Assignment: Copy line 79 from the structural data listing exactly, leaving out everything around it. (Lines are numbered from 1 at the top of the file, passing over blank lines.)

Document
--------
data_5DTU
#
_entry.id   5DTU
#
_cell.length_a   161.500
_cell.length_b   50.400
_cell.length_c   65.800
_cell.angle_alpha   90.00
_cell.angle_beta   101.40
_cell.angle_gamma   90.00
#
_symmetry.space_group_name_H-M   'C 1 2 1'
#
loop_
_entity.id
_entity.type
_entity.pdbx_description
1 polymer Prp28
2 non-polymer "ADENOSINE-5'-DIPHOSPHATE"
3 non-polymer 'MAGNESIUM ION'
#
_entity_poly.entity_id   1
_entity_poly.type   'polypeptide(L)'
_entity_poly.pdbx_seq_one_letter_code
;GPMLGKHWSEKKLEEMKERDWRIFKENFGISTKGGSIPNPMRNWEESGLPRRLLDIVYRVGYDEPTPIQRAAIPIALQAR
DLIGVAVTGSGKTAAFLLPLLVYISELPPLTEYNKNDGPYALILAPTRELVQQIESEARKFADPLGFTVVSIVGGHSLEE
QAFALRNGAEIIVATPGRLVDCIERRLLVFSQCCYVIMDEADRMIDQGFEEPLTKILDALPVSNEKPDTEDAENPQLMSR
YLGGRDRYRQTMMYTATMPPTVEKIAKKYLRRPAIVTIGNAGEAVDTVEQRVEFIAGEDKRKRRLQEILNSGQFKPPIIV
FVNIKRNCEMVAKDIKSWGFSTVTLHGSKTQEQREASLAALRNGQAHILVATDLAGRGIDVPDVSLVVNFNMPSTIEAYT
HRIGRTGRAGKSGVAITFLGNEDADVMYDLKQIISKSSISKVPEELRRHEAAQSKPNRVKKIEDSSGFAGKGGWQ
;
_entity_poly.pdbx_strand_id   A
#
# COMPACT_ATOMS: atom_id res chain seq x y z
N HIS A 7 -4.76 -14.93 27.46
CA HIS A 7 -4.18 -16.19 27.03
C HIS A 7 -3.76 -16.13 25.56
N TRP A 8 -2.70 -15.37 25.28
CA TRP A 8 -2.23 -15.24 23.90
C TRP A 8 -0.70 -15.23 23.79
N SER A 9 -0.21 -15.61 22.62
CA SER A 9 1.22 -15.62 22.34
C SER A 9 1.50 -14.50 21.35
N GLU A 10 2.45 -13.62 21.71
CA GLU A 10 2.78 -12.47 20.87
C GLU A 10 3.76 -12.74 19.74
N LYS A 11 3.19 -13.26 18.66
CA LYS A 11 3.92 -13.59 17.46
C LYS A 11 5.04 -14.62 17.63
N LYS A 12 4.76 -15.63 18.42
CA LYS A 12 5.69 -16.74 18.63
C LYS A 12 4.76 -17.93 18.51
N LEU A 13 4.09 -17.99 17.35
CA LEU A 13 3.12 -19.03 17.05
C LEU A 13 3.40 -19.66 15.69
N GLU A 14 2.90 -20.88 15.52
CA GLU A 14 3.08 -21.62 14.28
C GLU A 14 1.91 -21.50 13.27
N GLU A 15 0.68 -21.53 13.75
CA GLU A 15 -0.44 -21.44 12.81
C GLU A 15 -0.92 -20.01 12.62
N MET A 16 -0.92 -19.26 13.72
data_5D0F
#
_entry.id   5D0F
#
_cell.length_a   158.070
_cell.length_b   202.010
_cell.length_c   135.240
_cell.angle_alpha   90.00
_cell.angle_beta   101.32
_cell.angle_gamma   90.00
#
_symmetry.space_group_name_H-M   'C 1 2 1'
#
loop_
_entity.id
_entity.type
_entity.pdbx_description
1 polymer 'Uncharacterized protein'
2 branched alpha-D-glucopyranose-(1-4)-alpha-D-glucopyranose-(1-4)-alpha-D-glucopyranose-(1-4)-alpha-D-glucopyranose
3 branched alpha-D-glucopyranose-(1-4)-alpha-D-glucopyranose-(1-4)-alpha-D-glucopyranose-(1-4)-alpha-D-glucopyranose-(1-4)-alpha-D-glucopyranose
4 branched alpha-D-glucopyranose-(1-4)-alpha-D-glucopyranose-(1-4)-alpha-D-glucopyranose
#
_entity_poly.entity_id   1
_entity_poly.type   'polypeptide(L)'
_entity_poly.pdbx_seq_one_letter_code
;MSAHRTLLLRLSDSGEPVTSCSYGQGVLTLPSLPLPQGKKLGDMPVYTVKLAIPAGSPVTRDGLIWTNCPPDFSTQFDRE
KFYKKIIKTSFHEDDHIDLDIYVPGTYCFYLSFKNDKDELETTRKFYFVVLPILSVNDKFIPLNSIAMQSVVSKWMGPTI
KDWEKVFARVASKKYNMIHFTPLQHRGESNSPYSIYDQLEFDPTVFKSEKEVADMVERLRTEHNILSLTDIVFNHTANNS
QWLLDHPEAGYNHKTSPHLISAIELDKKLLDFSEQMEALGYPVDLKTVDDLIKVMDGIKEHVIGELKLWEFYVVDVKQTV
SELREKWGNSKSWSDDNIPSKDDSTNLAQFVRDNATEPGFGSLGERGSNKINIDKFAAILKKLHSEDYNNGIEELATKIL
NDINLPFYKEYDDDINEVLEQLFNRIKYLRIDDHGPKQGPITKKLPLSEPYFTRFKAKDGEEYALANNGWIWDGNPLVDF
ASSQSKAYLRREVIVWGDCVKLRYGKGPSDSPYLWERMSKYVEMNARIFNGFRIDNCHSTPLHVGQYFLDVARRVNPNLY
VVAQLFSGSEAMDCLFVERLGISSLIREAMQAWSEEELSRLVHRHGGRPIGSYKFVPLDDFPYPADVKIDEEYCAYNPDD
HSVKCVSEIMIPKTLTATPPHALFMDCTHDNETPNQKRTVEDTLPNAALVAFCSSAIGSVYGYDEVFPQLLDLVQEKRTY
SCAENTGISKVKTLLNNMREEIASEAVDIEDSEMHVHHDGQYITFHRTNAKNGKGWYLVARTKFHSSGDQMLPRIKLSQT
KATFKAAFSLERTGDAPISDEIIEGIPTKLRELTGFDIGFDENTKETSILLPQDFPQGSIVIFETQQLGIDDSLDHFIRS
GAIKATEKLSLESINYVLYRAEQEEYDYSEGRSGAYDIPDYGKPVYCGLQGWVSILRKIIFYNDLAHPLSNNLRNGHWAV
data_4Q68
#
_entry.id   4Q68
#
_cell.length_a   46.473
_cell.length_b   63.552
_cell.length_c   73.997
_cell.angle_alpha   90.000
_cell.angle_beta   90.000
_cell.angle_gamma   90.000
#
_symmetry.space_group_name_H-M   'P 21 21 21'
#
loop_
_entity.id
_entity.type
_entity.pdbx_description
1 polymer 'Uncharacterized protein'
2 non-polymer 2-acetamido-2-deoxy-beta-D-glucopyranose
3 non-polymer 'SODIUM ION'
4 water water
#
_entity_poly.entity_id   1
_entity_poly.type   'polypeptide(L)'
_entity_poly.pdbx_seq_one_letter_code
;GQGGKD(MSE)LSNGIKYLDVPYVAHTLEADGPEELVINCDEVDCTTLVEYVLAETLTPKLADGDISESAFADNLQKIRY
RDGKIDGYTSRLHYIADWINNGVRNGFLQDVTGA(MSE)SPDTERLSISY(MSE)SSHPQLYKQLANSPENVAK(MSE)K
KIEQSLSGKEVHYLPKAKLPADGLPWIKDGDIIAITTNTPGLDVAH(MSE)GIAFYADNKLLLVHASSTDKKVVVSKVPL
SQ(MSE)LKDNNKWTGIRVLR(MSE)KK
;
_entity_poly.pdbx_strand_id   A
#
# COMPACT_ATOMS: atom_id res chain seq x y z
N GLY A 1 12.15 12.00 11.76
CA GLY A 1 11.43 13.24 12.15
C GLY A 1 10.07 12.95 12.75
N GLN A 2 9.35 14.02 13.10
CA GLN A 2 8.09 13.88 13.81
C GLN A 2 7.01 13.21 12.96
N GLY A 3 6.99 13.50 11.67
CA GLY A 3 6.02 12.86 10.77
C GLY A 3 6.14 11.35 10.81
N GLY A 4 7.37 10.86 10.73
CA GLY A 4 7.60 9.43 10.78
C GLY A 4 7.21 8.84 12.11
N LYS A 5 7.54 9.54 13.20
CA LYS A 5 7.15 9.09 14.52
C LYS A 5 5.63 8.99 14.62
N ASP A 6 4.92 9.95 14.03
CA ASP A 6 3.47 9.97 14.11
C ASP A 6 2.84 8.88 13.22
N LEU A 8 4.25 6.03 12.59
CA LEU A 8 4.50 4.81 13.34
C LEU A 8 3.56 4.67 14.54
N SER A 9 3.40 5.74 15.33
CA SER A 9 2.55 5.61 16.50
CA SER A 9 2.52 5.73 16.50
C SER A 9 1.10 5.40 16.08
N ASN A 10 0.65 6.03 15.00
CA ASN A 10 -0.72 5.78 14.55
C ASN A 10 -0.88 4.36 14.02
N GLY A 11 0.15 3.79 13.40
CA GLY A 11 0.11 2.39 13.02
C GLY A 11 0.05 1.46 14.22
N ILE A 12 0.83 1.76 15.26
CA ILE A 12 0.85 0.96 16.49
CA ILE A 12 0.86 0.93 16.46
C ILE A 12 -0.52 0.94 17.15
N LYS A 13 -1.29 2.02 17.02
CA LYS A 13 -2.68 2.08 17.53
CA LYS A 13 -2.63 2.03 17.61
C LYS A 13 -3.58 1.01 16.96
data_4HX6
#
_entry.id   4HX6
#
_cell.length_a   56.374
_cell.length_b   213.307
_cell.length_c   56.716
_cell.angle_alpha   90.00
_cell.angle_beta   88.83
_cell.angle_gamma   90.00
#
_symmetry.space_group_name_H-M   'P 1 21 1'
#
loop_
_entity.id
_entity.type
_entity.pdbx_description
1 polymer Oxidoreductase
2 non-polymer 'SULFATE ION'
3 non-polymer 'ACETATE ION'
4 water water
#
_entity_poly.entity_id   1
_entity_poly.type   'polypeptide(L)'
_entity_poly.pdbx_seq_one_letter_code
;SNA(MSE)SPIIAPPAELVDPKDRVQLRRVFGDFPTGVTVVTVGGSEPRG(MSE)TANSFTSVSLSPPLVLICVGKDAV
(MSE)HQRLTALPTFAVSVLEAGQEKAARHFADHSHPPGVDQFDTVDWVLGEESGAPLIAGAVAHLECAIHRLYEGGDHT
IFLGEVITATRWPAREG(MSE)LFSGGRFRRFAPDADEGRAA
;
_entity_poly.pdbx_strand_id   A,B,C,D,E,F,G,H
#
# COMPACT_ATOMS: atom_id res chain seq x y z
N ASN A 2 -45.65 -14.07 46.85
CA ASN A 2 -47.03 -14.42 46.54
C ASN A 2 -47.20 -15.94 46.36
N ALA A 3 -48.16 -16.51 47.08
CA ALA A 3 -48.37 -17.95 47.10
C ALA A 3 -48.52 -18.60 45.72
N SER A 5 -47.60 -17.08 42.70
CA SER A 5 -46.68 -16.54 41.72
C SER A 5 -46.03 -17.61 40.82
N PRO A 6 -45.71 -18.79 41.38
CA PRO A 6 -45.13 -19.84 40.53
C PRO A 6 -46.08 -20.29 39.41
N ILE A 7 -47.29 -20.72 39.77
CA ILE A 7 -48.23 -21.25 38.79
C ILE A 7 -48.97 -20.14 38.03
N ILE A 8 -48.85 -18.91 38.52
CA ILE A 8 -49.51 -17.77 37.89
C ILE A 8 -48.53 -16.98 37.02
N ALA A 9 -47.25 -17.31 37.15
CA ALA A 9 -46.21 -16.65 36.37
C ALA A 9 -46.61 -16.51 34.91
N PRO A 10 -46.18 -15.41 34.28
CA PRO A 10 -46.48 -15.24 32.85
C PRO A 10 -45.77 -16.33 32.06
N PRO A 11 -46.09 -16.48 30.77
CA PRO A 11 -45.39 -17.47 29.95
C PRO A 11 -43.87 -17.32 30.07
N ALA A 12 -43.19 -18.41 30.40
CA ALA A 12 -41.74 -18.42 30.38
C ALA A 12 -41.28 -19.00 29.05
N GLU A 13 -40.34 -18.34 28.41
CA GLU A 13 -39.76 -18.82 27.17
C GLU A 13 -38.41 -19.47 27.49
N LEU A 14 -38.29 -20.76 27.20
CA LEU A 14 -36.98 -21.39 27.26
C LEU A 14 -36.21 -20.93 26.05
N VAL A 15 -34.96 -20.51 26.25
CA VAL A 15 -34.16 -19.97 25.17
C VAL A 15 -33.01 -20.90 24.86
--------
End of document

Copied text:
_entity.pdbx_description